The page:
A professor in college would tag every email as important. Upon opening the first few, I quickly realized it wasn’t as important as she thought. Each email was painfully long, poorly organized, and uneventful. After the 2–3 weeks, I didn’t read any more of them.
When you write less, the content is actually consumed. Communication is two sided: information sent and information received. If you expect it to be read and thoughtfully digested, keep it short. Long emails often contain too much, which makes grasping the point even more challenging.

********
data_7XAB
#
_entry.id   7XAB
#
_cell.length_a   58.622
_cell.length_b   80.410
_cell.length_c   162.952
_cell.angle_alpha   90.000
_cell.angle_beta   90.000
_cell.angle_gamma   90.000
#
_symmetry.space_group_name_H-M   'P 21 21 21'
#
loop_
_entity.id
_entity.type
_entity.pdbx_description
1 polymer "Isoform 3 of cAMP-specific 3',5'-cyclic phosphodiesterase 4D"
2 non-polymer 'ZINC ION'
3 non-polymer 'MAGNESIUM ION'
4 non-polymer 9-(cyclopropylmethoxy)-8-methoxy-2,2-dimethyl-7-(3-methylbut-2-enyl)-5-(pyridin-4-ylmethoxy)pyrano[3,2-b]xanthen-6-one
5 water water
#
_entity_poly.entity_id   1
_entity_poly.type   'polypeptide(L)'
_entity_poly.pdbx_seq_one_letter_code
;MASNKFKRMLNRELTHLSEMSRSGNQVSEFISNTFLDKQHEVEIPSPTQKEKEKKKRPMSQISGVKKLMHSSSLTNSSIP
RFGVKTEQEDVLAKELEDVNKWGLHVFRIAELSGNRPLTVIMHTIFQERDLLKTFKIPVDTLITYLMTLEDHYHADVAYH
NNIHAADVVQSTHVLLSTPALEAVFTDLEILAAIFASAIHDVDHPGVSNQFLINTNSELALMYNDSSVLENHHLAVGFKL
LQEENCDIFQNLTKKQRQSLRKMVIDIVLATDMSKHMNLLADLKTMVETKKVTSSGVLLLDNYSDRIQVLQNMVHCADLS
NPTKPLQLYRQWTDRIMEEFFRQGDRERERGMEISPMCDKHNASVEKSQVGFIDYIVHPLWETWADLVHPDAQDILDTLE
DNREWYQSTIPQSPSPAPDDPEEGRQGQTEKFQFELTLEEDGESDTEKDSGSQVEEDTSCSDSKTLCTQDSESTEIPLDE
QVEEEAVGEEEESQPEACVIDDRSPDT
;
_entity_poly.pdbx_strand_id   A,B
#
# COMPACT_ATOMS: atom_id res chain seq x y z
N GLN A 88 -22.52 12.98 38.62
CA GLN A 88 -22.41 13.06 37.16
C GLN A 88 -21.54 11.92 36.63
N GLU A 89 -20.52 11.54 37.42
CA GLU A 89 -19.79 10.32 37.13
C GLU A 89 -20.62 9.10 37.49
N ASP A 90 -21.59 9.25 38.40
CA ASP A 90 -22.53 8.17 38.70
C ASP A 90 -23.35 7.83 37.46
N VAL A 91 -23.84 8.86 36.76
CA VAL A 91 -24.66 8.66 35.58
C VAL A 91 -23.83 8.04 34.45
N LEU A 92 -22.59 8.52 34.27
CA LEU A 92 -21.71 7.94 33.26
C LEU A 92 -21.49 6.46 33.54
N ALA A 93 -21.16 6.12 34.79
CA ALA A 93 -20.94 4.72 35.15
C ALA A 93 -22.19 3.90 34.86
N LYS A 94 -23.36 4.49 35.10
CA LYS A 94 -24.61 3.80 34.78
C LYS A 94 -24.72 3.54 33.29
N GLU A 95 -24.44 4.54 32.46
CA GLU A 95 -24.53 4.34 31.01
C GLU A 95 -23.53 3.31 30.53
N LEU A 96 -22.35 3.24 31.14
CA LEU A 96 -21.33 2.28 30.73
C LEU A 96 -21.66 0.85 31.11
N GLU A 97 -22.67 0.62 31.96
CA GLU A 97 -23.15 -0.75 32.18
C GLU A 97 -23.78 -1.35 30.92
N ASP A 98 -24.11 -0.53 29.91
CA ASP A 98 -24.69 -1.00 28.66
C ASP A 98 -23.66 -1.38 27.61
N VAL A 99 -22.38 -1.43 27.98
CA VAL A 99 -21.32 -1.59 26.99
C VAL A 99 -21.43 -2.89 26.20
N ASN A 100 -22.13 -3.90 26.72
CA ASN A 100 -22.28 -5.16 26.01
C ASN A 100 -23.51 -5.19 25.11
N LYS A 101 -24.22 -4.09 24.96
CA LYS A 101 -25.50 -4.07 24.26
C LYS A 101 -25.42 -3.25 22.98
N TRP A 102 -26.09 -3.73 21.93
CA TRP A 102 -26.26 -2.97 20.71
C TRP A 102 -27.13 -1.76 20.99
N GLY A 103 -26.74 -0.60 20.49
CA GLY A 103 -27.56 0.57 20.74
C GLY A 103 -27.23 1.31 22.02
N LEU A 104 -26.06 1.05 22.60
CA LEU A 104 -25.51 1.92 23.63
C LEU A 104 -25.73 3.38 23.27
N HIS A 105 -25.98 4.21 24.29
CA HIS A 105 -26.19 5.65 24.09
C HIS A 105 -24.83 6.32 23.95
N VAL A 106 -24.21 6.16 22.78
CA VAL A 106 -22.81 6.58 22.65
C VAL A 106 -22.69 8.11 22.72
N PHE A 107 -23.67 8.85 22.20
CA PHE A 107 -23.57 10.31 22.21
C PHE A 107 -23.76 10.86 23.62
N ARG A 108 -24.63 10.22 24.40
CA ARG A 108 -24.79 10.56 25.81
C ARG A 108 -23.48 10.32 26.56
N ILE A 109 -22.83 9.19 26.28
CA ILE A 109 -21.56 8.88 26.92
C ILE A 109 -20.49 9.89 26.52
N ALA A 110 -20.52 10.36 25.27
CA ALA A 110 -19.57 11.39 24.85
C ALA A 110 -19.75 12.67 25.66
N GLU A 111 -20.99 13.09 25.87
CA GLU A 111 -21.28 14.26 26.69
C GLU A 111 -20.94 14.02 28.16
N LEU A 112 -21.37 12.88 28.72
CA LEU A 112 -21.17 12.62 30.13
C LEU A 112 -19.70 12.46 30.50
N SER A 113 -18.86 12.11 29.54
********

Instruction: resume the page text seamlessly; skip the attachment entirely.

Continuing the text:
While it may seem like most emails include a lot of valuable information, that’s simply not the case. Short emails have higher readability, are more deliberate, and respect the time of others.
If you don’t have the time or energy to write a short, clear email… summarize at the end. That’s right, include a 2–5 bullet list at the end of email touching on what you mentioned above. If you can’t summarize in 2–5 bullets, you’re email is saying too much.
Writing a good, short email is a skill.
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